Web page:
Australia’s LNG capacity expansion is nearing its end and although the country has taken over the LNG exporter top spot in 2019-20, the earnings are expected to dip.
In its Resources and Energy Quarterly report, Australia’s Department of Industry, Science, Energy and Resources, noted that the latest wave of LNG investment in Australia saw over US$200 billion invested in seven new LNG projects, commissioned between 2009 and 2012.
The ramp-up of these projects has seen Australia’s annual LNG nameplate capacity reach 88 million tonnes in 2019, and LNG export volumes reach 77 million tonnes worth $49 billion. This has made Australia the world’s largest LNG exporter in 2019.
In April 2020, Arrow Energy, a Shell and PetroChina joint venture, took a
positive FID on the Surat gas project in Queensland, with first gas sales expected in 2021. Gas from the project will be sold domestically and exported through the QCLNG plant at Gladstone.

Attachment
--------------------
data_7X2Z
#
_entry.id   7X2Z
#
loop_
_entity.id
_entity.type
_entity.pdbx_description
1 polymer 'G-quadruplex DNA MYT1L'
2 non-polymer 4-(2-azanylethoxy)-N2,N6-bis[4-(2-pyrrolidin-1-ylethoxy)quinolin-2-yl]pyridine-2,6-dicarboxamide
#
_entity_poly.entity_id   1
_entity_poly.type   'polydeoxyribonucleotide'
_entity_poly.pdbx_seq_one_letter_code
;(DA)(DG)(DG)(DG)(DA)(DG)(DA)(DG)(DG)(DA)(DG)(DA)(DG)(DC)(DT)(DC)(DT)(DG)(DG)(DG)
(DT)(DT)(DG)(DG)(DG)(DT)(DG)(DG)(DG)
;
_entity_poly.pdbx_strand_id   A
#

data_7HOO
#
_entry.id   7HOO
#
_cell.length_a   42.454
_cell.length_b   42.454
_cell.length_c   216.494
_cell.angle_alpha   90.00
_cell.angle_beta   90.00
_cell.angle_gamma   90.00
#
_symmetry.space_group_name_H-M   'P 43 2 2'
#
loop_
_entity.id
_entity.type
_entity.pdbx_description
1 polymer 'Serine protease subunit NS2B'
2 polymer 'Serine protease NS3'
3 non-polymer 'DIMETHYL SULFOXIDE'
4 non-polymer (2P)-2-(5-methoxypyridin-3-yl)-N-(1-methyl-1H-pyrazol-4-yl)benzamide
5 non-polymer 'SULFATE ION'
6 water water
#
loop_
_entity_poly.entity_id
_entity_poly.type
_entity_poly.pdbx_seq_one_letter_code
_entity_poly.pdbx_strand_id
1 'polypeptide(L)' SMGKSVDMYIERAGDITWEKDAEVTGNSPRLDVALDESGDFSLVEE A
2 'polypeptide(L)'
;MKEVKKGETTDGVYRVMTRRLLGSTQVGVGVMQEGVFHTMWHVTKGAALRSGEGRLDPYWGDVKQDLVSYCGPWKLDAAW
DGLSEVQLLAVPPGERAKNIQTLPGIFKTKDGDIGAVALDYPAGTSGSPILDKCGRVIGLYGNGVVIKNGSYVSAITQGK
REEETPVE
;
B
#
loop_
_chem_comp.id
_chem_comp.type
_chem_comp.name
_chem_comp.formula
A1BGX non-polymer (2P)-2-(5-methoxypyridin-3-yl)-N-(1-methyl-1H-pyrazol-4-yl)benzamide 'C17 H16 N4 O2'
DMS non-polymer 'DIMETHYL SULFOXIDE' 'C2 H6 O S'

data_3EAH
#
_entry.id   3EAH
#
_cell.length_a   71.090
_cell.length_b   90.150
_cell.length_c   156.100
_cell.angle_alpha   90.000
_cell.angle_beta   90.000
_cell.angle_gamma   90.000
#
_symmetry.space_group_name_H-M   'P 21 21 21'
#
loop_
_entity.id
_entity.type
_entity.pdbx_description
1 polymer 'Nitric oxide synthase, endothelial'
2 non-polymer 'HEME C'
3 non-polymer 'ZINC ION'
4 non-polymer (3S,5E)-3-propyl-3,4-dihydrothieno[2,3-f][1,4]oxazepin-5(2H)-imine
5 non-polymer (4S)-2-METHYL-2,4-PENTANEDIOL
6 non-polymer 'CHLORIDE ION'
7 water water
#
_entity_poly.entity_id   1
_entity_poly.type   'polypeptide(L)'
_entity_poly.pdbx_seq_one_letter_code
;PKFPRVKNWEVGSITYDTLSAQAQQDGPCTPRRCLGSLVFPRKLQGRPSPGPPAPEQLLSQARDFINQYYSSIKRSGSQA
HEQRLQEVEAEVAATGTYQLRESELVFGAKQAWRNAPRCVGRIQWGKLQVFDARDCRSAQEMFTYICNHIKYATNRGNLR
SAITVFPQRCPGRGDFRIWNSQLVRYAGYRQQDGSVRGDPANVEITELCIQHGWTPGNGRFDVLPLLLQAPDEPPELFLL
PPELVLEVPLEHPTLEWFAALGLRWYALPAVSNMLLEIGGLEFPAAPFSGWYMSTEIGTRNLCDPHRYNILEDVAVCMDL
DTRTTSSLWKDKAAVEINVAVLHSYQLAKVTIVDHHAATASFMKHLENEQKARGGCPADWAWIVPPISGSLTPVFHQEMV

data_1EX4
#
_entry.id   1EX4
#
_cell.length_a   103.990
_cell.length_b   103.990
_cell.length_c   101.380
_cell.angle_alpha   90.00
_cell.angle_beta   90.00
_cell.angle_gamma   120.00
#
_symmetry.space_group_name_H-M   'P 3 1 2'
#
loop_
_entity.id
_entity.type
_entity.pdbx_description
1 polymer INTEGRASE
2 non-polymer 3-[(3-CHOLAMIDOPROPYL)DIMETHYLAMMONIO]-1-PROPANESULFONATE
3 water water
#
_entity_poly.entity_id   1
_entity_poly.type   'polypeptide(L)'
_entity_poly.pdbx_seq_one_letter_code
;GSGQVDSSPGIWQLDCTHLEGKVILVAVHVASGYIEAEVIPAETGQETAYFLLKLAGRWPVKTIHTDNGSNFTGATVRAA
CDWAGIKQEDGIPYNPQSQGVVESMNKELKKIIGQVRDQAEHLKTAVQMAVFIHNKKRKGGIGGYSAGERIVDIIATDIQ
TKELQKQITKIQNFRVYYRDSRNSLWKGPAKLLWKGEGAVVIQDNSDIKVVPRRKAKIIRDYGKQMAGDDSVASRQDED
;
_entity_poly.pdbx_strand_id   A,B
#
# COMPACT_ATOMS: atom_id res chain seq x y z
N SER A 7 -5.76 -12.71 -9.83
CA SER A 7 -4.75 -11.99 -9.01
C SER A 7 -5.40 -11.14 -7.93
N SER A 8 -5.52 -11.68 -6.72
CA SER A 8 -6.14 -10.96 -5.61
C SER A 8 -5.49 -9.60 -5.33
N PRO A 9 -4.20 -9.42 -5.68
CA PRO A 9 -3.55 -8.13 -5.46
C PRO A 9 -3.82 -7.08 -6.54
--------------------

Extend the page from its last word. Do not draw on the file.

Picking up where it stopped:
The Arrow Energy FID stands in contrast to current trends. The outlook for the next wave of investment in Australian LNG projects is shrouded by considerable uncertainty, with low oil prices resulting in capital expenditure reductions and FID deferrals.
The Office of the Chief Economist stressed that at the time of writing the report, FIDs for four gas and LNG projects had been flagged for deferral.
These FID postponements could be a longer-term issue for Australia’s LNG exports, as new gas field developments are necessary to backfill LNG projects, the report reads.
Production at the North West Shelf project is likely to decline from about 2022 onwards, requiring backfill from the Browse Basin project fields of Calliance, Torosa and Brecknock, or a combination of other fields.
The FID for the Browse Basin project was initially delayed from late 2020 to late 2021, and has since been delayed to an unspecified date, due to low oil prices.